Quite often automakers throw around words like “epic,” and just as often it’s in one ear and out the other for me. Except this time, I’m listening up, paying attention, and after just 24 hours with the new 2016 Honda Civic, I’m finding it hard to tell you why it isn’t.
Honda insiders refer to each generation of Civic with their own keyphrase: the “First Civic,” “Super Civic,” “Wonder Civic,” “Grand Civic,” “Sports Civic,” “Miracle Civic,” and so on. While some of these monikers aptly describe the vehicle, others seem to be a bit far-reaching. So, when I was told that this 10th-generation Civic’s development goal was to create the best compact car in the world, an “Epic Civic,” I was more than just skeptical. In fact, I thought the Honda spokesperson was downright accessorizing white horses and calling them unicorns.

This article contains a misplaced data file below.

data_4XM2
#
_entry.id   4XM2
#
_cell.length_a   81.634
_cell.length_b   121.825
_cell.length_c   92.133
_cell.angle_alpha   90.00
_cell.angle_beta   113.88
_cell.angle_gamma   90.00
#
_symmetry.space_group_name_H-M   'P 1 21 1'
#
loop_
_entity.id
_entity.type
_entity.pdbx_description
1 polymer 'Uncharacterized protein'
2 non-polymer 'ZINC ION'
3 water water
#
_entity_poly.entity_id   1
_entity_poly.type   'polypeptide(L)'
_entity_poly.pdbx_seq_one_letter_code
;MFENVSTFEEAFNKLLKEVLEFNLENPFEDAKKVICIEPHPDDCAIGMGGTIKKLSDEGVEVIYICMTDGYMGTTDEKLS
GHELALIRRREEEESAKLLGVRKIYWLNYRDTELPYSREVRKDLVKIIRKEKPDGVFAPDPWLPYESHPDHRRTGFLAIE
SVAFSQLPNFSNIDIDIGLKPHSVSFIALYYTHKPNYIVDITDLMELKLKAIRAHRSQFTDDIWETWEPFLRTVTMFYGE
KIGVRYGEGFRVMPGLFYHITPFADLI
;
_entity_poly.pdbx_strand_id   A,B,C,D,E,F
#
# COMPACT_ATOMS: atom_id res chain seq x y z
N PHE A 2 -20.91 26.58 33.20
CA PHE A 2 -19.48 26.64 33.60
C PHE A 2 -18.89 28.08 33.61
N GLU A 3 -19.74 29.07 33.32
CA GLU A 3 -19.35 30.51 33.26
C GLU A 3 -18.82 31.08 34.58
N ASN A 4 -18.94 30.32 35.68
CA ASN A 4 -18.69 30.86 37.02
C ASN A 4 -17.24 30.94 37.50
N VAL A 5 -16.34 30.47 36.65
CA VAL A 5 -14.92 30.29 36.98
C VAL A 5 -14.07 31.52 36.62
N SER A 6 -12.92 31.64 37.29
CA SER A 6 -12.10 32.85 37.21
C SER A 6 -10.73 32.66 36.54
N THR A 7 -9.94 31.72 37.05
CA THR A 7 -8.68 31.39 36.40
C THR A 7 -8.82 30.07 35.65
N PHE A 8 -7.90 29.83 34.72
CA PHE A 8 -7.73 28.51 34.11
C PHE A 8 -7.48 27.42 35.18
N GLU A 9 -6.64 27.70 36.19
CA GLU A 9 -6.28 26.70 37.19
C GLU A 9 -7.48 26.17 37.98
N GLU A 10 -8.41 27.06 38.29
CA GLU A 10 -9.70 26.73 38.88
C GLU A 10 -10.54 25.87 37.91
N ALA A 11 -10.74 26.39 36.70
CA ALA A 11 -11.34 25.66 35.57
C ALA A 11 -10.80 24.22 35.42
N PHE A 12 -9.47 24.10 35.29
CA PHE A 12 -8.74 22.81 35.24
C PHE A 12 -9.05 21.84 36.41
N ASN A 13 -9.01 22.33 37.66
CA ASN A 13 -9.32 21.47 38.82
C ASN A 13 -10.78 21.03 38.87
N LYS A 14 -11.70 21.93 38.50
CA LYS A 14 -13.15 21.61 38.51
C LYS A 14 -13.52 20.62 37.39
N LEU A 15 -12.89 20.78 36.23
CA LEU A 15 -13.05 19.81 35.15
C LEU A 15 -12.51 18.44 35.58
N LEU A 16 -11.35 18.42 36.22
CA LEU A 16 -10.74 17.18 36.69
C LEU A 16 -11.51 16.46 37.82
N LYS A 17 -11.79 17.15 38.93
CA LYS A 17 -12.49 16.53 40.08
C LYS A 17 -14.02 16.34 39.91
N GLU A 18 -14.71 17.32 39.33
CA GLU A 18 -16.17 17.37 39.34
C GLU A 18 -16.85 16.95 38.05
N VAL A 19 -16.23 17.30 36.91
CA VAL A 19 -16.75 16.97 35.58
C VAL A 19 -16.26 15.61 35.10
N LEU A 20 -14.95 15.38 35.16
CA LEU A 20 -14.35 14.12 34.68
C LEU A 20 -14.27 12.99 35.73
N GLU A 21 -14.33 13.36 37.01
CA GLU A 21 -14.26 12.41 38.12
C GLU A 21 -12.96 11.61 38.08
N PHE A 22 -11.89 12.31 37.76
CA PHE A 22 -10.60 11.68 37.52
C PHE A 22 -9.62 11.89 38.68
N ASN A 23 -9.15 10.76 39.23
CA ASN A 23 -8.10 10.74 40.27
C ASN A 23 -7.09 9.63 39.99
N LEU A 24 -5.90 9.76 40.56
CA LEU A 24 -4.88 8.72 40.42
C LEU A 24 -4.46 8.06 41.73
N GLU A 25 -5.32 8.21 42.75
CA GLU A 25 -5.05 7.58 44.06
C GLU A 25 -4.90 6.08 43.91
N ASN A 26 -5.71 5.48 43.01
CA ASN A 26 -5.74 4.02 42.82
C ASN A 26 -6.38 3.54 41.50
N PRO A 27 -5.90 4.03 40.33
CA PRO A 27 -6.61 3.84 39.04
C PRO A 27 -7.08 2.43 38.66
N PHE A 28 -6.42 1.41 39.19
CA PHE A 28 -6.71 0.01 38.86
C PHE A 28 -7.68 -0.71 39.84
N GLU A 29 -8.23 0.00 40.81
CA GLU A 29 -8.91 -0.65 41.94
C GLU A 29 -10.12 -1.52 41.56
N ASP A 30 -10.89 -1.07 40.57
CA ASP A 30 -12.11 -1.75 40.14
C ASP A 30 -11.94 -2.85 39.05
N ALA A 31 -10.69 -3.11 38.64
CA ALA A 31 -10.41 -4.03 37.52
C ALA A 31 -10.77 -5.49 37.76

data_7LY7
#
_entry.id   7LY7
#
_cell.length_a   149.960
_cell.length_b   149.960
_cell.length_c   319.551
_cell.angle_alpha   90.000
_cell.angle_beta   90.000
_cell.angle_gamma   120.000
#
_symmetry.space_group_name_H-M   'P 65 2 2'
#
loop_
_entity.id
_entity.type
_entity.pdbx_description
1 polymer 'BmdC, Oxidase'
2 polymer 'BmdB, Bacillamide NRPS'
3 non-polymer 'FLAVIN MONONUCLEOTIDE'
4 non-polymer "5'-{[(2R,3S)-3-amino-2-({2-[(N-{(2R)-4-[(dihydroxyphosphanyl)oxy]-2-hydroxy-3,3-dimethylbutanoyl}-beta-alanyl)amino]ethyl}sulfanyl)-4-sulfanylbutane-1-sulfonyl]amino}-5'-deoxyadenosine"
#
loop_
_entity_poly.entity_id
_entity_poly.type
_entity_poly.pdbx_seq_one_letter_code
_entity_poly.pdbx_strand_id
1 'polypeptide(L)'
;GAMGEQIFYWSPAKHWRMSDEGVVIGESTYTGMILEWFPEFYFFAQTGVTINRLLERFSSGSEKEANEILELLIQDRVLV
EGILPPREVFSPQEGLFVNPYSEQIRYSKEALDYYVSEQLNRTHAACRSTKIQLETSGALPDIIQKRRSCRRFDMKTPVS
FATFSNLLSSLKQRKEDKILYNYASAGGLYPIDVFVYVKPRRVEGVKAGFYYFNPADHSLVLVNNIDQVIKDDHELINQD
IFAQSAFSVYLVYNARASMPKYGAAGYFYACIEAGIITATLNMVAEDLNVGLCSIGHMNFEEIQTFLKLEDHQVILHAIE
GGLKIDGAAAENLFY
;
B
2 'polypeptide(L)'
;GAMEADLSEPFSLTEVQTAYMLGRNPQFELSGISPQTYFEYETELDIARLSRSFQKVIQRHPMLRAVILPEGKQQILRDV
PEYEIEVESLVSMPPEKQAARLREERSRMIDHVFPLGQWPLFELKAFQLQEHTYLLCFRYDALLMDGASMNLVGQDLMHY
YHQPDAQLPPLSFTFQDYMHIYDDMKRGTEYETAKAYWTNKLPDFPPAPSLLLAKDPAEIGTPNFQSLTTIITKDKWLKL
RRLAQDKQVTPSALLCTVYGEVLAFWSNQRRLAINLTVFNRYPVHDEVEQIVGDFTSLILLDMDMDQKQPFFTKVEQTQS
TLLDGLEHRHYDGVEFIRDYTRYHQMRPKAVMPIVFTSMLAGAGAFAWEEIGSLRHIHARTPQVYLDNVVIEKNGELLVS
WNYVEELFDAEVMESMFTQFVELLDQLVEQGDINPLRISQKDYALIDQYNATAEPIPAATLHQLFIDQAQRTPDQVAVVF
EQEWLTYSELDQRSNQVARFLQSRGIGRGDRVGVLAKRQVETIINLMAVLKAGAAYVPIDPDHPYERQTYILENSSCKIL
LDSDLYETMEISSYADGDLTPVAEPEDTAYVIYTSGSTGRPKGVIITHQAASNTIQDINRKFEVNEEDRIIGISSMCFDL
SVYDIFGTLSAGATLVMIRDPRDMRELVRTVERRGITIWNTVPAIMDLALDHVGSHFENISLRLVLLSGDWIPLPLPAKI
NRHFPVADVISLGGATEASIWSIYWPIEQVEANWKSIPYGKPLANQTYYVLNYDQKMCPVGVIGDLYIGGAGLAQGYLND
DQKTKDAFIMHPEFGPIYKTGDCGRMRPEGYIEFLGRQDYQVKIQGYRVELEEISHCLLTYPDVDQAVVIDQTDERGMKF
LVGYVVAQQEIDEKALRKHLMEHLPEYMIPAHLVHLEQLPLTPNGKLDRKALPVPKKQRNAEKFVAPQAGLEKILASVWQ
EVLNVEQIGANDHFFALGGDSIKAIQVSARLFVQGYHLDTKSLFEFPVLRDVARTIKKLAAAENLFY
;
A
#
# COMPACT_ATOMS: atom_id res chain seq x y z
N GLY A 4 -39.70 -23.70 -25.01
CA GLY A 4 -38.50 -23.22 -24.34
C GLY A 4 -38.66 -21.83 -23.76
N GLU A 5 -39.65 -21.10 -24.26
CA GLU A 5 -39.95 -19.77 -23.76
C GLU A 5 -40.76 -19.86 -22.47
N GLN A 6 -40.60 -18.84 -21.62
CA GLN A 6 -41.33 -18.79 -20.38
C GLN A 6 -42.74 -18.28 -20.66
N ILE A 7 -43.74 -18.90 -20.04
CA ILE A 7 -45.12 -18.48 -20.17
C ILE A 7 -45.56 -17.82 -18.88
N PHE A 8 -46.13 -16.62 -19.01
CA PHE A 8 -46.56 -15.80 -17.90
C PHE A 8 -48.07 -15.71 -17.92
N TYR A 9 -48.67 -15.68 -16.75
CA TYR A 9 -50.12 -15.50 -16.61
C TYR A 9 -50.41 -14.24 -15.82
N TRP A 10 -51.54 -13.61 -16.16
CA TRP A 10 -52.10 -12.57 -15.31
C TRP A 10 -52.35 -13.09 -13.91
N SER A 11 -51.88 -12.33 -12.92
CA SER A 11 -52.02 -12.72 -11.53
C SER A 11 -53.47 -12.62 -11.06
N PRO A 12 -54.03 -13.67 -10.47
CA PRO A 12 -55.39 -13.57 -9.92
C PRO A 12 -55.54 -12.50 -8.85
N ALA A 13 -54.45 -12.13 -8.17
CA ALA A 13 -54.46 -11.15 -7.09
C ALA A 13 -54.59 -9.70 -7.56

I was wrong.
With a knock-out body, a driving experience that is properly satisfying, an incredibly well-thought-out cabin, and technology firsts that will come to define the next generation of all passenger vehicles, the 2016 Civic sedan impresses on a scale that has long been absent in the mass-market auto industry.
What about the design? That’s easy, just look. Then look some more. Every crease and line is arresting. Every detail has a detail within it: The closer you look, the more things you find. From the low and wide stance to those distinctive taillights, every inch of the new Civic begs to be stared at. Hold a gaze long enough and you might even forget all the bland Civics of recent past.
Motivating this beautiful creature are two entirely new powertrains. The one we all want to talk about is of course the turbocharged 1.5L engine capable of producing 174 horsepower and 162 lbft of torque. However, those numbers don’t tell the whole story. Unlike a traditional step automatic transmission, the CVT it’s mated to doesn’t kill momentum at each shift point, instead allowing seamless, linear acceleration across much of the rev range.